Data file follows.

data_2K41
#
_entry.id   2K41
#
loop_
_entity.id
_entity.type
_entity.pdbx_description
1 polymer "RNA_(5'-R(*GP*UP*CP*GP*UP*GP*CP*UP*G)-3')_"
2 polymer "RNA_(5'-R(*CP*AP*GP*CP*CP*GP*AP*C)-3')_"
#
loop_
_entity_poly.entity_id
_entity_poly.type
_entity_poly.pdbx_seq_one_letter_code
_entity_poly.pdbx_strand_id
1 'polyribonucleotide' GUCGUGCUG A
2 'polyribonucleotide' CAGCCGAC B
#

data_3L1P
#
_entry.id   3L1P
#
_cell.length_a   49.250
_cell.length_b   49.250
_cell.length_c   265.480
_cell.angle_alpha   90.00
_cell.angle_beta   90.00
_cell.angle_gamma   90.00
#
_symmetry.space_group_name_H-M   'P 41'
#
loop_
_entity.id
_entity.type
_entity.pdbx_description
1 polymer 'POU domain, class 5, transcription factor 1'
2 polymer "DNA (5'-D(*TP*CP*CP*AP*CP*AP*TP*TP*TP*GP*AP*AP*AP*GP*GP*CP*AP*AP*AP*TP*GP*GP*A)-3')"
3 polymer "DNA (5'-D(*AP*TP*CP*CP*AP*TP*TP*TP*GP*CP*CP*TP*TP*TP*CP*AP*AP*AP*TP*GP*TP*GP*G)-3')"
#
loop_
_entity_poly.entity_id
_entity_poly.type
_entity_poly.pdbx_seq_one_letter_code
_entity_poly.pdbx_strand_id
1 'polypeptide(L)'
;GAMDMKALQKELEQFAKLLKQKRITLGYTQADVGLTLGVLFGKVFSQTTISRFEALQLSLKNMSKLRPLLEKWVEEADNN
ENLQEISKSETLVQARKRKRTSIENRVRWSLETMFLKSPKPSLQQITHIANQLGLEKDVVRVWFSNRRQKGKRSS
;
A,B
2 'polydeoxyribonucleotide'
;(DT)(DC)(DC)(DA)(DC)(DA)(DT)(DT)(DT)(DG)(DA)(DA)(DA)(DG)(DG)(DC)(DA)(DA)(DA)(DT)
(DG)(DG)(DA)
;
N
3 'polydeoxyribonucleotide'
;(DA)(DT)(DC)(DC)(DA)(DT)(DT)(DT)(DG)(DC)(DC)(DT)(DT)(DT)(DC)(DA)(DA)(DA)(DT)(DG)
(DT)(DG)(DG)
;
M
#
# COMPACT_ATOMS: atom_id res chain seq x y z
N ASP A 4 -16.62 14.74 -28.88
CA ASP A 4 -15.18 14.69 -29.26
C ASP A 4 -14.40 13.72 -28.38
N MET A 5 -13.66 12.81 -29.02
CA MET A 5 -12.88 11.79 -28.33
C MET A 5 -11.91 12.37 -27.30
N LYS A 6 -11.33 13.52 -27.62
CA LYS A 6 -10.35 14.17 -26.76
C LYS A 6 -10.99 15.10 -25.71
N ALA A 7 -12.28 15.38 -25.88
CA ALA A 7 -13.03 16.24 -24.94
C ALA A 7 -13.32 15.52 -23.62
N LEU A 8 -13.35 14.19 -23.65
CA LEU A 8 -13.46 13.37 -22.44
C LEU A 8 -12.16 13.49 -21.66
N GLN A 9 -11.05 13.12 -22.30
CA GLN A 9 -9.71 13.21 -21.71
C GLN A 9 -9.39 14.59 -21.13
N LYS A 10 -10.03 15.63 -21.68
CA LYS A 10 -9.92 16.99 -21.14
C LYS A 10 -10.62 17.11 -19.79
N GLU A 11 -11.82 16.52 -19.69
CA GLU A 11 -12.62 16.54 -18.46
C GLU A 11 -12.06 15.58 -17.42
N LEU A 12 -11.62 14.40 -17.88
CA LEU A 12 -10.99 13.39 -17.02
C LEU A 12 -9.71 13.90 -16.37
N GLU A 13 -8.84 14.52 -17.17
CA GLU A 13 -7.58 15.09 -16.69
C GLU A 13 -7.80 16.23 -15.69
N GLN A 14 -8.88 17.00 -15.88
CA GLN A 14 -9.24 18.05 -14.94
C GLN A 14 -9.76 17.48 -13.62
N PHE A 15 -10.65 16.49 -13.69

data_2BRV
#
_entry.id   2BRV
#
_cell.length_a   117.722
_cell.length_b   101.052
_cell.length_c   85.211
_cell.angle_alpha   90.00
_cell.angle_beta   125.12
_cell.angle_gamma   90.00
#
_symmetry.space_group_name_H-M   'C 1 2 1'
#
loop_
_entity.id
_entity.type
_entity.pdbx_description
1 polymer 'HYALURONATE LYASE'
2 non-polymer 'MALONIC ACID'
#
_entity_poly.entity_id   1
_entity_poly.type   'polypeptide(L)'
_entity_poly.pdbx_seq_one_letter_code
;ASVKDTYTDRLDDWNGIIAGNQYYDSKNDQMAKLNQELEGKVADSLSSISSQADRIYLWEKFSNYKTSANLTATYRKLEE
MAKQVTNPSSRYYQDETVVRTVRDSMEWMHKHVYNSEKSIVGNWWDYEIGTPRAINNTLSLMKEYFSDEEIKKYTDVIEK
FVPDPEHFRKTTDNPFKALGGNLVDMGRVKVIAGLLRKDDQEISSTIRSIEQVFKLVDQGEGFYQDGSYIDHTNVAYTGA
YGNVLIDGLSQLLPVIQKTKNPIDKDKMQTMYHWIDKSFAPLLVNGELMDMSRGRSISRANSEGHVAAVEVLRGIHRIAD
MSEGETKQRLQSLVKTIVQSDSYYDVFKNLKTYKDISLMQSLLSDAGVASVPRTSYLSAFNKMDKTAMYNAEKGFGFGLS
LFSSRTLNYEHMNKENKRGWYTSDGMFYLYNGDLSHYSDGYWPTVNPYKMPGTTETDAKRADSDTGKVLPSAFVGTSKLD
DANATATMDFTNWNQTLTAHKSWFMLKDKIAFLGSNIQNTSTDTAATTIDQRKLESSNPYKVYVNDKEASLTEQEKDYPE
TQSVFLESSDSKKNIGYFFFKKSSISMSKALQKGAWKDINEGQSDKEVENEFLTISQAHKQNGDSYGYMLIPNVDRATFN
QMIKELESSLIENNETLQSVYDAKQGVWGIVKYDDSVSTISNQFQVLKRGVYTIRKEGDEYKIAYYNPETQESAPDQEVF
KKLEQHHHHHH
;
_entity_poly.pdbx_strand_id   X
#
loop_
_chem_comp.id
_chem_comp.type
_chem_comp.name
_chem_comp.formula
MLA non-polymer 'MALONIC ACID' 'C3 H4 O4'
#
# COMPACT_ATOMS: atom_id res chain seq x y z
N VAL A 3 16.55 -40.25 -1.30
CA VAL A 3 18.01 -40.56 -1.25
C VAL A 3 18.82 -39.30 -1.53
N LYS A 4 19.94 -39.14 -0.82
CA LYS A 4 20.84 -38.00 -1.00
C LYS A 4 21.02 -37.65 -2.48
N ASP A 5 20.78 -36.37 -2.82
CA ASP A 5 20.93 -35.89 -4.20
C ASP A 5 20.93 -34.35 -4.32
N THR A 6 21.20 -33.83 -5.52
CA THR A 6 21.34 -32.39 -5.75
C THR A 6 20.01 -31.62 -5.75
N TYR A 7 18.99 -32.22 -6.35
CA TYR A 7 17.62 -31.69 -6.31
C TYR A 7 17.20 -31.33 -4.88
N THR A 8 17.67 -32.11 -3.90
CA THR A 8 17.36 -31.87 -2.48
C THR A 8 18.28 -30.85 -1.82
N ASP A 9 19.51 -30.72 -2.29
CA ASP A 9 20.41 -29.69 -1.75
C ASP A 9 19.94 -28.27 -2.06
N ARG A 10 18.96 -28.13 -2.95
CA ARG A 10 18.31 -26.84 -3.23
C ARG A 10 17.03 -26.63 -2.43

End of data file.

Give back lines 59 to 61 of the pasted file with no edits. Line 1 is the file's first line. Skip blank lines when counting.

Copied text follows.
;
M
#